Building Rapport?

This topic contains 12 replies, has 6 voices, and was last updated by  renee stewart jackson 8 years, 5 months ago.

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  • #43296

    Over the weekend I was lucky enough to visit my sister-in-law who had just had a baby. Of course I took the camera etc and went nuts on taking photos of everyone who would stand still longer than half a second.

    The results got me thinking about building rapport.

    I have spent quite a lot of time with my sister in law cos we flatted together during our uni years. She still comes to stay with us a lot and vice-versa. We’re totally comfortable around each other.

    I haven’t spent a lot of time with her husband. We get on and everything, but the relationship simply isn’t as close.

    This really showed through in the images I took. The photographs I got of her and the baby were natural and I am quite proud of a couple. She was totally relaxed cos she is used to me sticking cameras in people’s faces etc and she is also an artist so she kind of “gets it” anyway. The photos I took of him were ok, but clearly not as good.

    Now some people are going to be naturally relaxed. I don’t think he was.

    So what do you do to get people relaxed in that situation? You have to calm them down and relax them quickly. What do you guys do?

  • #51062

    d_rec
    Participant

    I’m new to Portrait Photography and it’ll take me a little bit of time getting comfortable with directing People into poses and this will show over time. Having people who are experienced in front of a camera does help a great deal and makes it a little easier on me.
    It’s another skill I need to learn and it’ll be interesting looking back in 12 months time and see if I have progressed with my people skills.

  • #72874

    d_rec
    Participant

    I’m new to Portrait Photography and it’ll take me a little bit of time getting comfortable with directing People into poses and this will show over time. Having people who are experienced in front of a camera does help a great deal and makes it a little easier on me.
    It’s another skill I need to learn and it’ll be interesting looking back in 12 months time and see if I have progressed with my people skills.

  • #51063

    Mike
    Participant

    I am going to be starting some portrait photography fairly soon myself. What I plan on doing is starting with people that I know; those who I already have a relationship with and know to some extent. I am thinking that by “studying” them, I might be able to discern their personality types in those that I do not know later. Then again, I might be completely off base. 🙂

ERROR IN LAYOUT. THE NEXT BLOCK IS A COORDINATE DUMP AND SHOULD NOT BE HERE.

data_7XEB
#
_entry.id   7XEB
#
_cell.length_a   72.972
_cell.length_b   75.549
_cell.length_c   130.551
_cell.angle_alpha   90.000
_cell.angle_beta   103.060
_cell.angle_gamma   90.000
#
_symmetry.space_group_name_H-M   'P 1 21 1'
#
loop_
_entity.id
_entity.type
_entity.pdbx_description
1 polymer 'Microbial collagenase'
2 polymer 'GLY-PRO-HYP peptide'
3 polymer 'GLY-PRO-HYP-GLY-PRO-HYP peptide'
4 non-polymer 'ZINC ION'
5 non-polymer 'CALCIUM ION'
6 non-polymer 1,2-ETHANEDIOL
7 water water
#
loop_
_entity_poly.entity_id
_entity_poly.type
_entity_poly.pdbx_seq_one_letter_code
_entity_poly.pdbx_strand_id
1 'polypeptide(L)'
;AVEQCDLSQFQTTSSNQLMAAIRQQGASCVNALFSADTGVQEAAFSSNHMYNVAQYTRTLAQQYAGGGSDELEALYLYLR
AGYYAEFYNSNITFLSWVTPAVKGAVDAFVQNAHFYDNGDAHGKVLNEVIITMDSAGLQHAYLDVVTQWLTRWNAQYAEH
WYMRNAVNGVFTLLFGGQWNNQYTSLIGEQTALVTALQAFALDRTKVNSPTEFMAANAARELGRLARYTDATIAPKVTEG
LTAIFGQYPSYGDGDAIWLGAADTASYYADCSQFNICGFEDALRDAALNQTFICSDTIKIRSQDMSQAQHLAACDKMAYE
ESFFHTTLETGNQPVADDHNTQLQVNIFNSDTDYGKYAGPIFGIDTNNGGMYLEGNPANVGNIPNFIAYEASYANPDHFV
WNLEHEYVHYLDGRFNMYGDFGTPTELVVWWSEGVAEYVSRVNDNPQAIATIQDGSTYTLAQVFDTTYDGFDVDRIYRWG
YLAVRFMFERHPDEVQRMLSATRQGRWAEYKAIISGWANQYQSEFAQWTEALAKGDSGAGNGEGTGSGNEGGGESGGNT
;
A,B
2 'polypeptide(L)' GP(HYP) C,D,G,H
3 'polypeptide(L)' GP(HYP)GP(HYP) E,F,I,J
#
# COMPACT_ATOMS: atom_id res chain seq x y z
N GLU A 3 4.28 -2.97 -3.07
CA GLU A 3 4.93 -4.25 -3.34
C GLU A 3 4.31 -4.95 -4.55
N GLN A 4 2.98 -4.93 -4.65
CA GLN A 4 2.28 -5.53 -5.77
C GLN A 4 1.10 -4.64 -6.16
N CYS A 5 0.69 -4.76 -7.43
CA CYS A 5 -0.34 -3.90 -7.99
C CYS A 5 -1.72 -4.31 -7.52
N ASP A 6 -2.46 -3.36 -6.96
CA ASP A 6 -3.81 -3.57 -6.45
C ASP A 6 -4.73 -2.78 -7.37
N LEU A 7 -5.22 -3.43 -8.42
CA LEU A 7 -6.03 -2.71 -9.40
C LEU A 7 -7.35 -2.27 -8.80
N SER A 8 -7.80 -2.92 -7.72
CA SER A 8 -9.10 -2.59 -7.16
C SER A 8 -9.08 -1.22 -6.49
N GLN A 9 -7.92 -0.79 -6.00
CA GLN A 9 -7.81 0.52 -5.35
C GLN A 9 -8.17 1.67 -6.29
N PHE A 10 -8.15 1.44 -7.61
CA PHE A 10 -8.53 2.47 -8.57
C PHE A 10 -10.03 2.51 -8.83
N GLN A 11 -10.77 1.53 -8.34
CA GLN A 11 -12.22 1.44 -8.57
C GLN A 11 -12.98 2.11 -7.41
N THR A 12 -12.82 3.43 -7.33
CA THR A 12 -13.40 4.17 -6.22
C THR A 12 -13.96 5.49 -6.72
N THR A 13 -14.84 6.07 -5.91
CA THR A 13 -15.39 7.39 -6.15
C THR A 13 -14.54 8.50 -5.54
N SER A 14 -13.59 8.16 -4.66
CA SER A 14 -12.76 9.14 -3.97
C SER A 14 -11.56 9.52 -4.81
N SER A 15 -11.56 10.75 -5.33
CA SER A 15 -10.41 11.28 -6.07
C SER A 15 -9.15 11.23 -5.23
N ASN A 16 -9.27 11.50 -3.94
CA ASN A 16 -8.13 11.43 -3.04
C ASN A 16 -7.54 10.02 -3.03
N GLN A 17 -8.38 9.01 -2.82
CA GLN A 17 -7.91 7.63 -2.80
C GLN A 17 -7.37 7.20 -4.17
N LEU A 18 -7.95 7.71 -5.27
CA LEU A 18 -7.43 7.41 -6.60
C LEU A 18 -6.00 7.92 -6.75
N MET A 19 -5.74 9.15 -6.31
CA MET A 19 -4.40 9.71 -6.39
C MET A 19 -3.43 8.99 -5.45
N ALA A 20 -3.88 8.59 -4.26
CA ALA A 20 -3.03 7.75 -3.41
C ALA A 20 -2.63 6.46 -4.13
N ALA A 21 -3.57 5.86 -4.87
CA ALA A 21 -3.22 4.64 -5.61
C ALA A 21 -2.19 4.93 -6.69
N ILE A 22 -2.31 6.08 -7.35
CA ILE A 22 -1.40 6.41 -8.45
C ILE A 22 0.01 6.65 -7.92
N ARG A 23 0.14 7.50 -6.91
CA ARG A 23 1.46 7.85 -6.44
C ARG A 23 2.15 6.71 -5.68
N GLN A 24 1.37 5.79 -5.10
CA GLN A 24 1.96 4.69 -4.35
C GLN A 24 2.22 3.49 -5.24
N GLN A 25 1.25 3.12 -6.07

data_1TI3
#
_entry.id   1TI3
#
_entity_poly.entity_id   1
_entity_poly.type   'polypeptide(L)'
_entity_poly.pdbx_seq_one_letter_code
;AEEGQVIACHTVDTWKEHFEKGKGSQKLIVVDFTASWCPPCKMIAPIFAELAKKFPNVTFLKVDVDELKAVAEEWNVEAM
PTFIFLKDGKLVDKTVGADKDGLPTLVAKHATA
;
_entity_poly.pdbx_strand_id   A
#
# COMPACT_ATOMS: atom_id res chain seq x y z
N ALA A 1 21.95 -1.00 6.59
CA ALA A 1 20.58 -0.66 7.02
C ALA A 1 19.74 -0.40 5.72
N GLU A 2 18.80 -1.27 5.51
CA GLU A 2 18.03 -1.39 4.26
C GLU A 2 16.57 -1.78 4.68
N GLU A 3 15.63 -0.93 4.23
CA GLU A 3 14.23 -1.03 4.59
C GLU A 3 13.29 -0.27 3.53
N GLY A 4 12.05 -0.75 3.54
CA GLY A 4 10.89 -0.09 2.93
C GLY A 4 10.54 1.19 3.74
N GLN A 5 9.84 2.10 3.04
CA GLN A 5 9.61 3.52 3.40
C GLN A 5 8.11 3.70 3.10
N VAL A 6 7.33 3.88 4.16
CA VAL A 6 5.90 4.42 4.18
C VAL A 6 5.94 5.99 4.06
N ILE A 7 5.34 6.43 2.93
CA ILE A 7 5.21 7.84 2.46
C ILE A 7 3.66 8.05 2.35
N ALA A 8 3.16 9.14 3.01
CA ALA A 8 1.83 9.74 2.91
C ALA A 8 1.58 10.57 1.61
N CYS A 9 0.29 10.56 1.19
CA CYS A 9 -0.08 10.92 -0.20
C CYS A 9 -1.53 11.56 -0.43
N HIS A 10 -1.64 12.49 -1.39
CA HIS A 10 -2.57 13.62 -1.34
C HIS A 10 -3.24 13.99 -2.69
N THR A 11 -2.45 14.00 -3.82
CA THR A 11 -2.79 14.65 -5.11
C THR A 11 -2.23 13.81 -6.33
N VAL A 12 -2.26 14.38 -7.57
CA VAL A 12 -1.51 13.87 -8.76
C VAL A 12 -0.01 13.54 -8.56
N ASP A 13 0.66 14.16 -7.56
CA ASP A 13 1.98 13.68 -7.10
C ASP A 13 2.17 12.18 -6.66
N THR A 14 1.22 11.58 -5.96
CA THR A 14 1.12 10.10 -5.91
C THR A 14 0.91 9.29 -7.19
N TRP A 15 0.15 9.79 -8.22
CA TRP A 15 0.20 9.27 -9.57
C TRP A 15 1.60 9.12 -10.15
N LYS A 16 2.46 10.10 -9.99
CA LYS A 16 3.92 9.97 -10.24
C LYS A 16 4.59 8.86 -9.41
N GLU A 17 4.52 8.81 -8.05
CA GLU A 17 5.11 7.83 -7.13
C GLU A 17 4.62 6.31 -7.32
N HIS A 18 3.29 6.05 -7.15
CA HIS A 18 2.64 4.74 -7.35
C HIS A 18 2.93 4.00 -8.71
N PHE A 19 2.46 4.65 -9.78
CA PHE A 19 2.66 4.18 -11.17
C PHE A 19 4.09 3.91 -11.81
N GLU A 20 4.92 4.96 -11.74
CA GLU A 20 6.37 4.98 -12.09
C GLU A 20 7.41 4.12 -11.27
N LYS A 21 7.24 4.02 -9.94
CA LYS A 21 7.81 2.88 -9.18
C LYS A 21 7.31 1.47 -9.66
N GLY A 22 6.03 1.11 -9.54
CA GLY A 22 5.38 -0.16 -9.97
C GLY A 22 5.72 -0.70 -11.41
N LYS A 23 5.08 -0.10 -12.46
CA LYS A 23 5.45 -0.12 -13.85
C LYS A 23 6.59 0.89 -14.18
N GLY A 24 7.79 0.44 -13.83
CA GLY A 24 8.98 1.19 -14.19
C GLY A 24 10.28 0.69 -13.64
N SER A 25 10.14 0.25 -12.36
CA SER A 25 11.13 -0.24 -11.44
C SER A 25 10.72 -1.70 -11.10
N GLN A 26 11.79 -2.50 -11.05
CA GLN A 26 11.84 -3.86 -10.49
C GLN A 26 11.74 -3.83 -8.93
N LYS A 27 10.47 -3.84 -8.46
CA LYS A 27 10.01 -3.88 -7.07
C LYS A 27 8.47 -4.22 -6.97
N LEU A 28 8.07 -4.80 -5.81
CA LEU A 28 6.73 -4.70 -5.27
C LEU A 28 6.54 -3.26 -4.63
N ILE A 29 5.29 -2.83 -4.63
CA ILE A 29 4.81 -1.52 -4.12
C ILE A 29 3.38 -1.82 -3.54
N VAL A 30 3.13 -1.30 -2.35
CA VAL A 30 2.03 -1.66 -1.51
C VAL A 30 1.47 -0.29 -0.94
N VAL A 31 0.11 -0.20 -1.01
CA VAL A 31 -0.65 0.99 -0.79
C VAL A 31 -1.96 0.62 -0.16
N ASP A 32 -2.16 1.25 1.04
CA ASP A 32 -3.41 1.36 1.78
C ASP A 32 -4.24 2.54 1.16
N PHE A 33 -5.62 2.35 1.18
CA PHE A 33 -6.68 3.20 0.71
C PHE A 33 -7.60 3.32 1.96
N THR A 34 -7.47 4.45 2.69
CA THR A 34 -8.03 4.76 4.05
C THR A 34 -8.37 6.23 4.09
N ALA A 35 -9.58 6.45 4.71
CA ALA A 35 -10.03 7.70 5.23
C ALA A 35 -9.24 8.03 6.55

• #72875

    Mike
    Participant

    I am going to be starting some portrait photography fairly soon myself. What I plan on doing is starting with people that I know; those who I already have a relationship with and know to some extent. I am thinking that by “studying” them, I might be able to discern their personality types in those that I do not know later. Then again, I might be completely off base. 🙂

  • #51064

    I am hoping to branch out into this area of photography this year… but I am worried about it for the exact reasons outlined in this thread. I do understand that getting people to relax, and in some cases forget the camera is even there, is one of the keys… my shyness is definitely going to be something I have to work through on this one…

  • #72876

    I am hoping to branch out into this area of photography this year… but I am worried about it for the exact reasons outlined in this thread. I do understand that getting people to relax, and in some cases forget the camera is even there, is one of the keys… my shyness is definitely going to be something I have to work through on this one…

  • #51065

    Glad to know I am not the only one who struggles with this.

    I mean, it’s a lot different when the person isn’t used to being in front of a camera or doesn’t know the photographer too well, so it can really be challenging – especially when there’s a time constraint.

  • #72877

    Glad to know I am not the only one who struggles with this.

    I mean, it’s a lot different when the person isn’t used to being in front of a camera or doesn’t know the photographer too well, so it can really be challenging – especially when there’s a time constraint.

  • #51066

    gone
    Participant

    I am very uncomfortable in front of the camera so am empathetic when others are. I don’t shoot people all that often but when I do and they look uncomfortable, I use the same method I use for pets. I sit on the floor. I don’t know why it is, but it works most of the time and I get some really unique angles.

  • #72878

    gone
    Participant

    I am very uncomfortable in front of the camera so am empathetic when others are. I don’t shoot people all that often but when I do and they look uncomfortable, I use the same method I use for pets. I sit on the floor. I don’t know why it is, but it works most of the time and I get some really unique angles.

  • #51067

    Studies have been done on this. This is an authority/child effect. The person standing or sitting higher takes on a slight edge of authority or superiority. They become the adult, you the child, and they relax for a little play time with baby. This is applicable in many situations. Next time the boss lays into you, have him sit down !

  • #72879

    Studies have been done on this. This is an authority/child effect. The person standing or sitting higher takes on a slight edge of authority or superiority. They become the adult, you the child, and they relax for a little play time with baby. This is applicable in many situations. Next time the boss lays into you, have him sit down !

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